More than once lately in my journal when I'm feeling down I've asked Jesus, "Did you ever feel this way?"

I take comfort in his leader's cry of unfulfilled longing.

Saturday, April 16, 2005

Blogging Sarah's birthday 6

9:58 p.m.

I'm a tired boy. This is my last blog of Sarah's birthday. If you want to read them in the order I wrote them scroll down to Blogging Sarah's birthday 1.

Heidi, Woju, Sarah, and I had a great feast and two hours of conversation.

Sarah opened a gift from Esther Johnson--a lefse turner and a lefse maker frying pan. On the box it listed the foods you could make on the frying pan. Lefse topped the list and injera was at the bottom. Injera is an Ethiopian flat bread.

Woju was so excited because he loves injera. I said to Heidi and Woju, "This frying pan is designed to make food from both of your roots"--lefse comes from Heidi's Norwegian and Swedish roots and injera comes from Woju's Ethiopian roots.

Good night, faithful readers, and good night, my dear Sarah. I may be tired but I have a big smile on my face because I am the man blessed to be married to Sarah.

Blogging Sarah's birthday 5

7:06 p.m.

Sarah and I sat on the swing in front of our house, ate more of the dessert from this mornings party, watched the birds and dandelions, and talked.

We're waiting for our daughter, Heidi, and her husband, Woju, to arrive from St. Louis for a birthday supper. They should be arriving in half an hour.

Thirty-one years ago when Sarah and I celebrated her 22nd birthday we were about to be married. Mostly I was thinking about how wonderful it was going to be to be in bed together.
But there have been lots of other wonderful things about Sarah that I never could have imagined when we were 22. Let me count seven.

One, in 1993 I finished the first draft of a long-dreamed of novel, Jonas and Sally. Sarah was the first person to read it and critique it. She proved to be a great editor. After she critiqued it, I re-wrote it and when it was accepted for publication by Good Books they had to do little editing.

Two, she is an astute reader of people. As a pastoral elder at Plow Creek I have discussed many pastoral situations that I have faced over the years and benefitted greatly from her ability to read people.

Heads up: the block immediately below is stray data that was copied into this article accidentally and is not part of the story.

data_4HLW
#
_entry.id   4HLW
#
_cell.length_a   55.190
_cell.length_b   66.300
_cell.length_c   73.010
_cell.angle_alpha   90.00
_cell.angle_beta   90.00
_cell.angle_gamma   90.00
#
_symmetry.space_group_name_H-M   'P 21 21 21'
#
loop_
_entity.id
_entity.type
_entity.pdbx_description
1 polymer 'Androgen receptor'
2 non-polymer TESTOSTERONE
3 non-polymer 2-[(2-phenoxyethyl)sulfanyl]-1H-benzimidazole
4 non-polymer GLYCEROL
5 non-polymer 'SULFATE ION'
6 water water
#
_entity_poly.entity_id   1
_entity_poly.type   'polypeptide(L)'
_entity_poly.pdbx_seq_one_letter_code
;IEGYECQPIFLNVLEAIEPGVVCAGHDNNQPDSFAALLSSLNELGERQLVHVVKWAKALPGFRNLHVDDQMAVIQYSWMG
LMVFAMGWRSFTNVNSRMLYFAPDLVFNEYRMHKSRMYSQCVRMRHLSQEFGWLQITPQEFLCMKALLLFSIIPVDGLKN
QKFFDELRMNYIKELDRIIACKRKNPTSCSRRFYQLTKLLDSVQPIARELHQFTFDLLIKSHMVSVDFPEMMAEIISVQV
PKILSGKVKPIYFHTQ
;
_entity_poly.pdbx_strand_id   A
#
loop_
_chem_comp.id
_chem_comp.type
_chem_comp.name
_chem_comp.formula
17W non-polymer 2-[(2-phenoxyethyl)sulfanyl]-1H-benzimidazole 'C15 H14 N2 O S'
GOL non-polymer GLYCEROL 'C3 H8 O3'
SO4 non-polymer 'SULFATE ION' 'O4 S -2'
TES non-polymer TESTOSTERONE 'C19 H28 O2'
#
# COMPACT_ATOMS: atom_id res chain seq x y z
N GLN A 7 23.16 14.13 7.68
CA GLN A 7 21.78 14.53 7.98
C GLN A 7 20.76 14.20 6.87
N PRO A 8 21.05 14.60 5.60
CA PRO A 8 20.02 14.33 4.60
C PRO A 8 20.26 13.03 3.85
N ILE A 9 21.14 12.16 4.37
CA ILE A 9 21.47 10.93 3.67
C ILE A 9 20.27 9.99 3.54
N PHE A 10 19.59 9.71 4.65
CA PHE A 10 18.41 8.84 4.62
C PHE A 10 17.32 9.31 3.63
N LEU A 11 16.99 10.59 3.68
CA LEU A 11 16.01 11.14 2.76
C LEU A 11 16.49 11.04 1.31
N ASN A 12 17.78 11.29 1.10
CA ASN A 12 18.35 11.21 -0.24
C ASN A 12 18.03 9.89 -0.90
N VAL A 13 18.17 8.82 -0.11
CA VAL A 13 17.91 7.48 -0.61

Three, while before we married both of said we thought we'd be good parents, I never realized what a joy it would be to watch her mother our children. Our three children who live in three different states all love to talk to her on the phone. I love hearing the life in her voice as she talks to them.

Four, she's a diplomat. Being the spouse of a pastor is not an easy role since pastors are subject to attacks and challenges like other leaders. Sarah loves the people of Plow Creek as much as I do and is gentle with my critics. I trust her and so do the people of Plow Creek. That's high praise.

Five, she loves to go on dates and second honeymoons with me. In fact, she was the one who suggested we go on dates every other week when our children were little. Talk about a great idea. We still go on dates and this week one of the workers at Taco Bell in Princeton, a place we have had many dates over the years, referred to us as newly weds. That's a high compliment. I never knew old folks could have so much fun being married.

Six, she has taught me that's a joy to love her by washing the dishes and she's invited me to wash them right now.

Seven, about those second honeymoons. Our kids know it's a joy for us and they often give us gifts of money for second honeymoons for birthdays and anniversaries.

My dear lady manages a smile after I woke her up for a suprise 8:00 a.m. birthday party. Posted by Hello

Boo Graham is an artist in food. Posted by Hello

I greet people people outside our house for this morning's surprise birthday party. Posted by Hello

Blogging Sarah's birthday 4

3:44 p.m.

Sarah has been spring cleaning, putting the screens on the windows, and talking on the folks to lots of people who are calling to wish her happy birthday. Right now she's on the phone with her mother.

Blogging Sarah's birthday 3

10:07 a.m.

Sarah's best line about the surprise party--she told our daughter, Hannah, "Rich threw himself a party on my birthday."

Blogging Sarah's birthday 2

9:15 a.m.

Sixteen people showed up for the party. There were lots of dubious comments as we gathered on the front lawn. Rick Reha said he was was with Sarah (he is definitely not a morning person). Mark Stahnke said he was going to stay outside in case there was an explosion.

No explosion--just hiding under the covers.

I went into our bedroom and turned off the fan. Four-year-old Kora Behrens joined me, bringing a couple of Tootsie Rolls. I motioned for the folks in the livingroom to sing.

At the sound of "Happy Birthday" Sarah covered up her head with the blankets. Kora and I came to the head of the bed and Sarah peaked out to see who was with me. Kora gave her the Tootsie Rolls. I told Sarah I loved her and she loves me because she accepted the reality of waking up to a surprise birthday party.

Boo is an artist in food. She had written "Happy birthday, Sarah" in whipped cream and carmel. I brought the cake back to our room for Sarah to see.

Then, while she was getting dressed, Lynn Reha and I dished up the desert of everyone. When Sarah joined the party, Bev Benner led us in singing "happy birthday" again. Bev was late and didn't realize we had sung it already. But it's worth singing "once, twice, three times a lady."